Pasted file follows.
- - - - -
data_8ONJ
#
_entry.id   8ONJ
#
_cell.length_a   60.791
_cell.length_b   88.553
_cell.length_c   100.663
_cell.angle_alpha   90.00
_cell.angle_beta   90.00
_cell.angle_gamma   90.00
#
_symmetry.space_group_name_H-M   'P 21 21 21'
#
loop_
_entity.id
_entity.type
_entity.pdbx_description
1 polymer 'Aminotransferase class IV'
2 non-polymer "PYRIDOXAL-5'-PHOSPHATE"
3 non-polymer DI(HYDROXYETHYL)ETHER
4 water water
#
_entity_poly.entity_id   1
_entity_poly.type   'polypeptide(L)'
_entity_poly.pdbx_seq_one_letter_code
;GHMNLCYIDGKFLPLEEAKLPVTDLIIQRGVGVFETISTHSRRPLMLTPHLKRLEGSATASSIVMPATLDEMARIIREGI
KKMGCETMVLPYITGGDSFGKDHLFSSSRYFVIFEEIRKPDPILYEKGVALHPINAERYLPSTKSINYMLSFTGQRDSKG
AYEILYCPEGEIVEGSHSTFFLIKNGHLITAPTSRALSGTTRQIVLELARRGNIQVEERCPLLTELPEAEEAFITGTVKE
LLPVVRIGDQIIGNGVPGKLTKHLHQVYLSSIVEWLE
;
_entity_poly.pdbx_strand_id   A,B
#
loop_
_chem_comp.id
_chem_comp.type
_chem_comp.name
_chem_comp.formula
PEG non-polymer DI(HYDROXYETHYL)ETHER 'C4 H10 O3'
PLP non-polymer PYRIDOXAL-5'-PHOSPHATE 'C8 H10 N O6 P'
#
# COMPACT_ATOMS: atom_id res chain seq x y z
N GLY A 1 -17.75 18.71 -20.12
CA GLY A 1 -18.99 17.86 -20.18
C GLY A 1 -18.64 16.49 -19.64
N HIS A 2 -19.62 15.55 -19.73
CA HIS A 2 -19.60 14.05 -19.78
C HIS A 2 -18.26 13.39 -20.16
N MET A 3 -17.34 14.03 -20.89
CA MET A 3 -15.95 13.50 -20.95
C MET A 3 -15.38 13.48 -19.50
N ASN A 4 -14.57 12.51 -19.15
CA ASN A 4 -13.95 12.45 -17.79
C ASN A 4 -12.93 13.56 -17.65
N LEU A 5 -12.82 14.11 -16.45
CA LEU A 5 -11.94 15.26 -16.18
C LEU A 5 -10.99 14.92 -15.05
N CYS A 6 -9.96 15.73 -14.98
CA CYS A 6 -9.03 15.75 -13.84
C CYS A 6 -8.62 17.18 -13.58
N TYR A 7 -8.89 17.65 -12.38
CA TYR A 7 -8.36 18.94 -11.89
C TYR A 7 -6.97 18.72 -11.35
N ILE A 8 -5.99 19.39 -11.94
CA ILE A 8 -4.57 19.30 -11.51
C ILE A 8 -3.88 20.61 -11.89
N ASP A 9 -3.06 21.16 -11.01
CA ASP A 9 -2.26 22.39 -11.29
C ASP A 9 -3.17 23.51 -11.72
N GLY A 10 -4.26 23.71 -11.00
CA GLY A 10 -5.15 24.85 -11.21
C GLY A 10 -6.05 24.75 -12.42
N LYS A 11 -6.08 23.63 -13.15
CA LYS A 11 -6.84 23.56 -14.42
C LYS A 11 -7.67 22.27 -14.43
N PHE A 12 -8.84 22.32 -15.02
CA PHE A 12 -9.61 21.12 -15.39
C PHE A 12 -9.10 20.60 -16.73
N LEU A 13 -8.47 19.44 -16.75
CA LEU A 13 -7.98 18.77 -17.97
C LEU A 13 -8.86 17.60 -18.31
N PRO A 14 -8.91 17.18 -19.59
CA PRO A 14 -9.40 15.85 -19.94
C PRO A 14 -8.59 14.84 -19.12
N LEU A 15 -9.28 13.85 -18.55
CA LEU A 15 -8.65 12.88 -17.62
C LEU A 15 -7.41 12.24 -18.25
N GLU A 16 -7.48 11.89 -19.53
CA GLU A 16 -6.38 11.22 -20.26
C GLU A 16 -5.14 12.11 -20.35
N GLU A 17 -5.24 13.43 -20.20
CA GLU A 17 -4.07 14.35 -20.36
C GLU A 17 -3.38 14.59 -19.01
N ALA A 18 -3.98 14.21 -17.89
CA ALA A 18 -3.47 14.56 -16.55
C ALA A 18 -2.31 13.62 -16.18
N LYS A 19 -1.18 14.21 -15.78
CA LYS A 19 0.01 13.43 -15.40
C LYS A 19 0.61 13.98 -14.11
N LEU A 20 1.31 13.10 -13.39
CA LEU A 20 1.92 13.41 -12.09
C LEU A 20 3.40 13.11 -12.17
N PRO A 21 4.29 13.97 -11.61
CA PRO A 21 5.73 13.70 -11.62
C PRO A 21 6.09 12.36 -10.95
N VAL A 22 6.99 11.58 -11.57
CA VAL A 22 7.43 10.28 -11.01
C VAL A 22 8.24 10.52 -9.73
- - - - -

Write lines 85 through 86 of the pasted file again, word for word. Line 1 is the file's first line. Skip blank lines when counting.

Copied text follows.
CA LEU A 15 -8.65 12.88 -17.62
C LEU A 15 -7.41 12.24 -18.25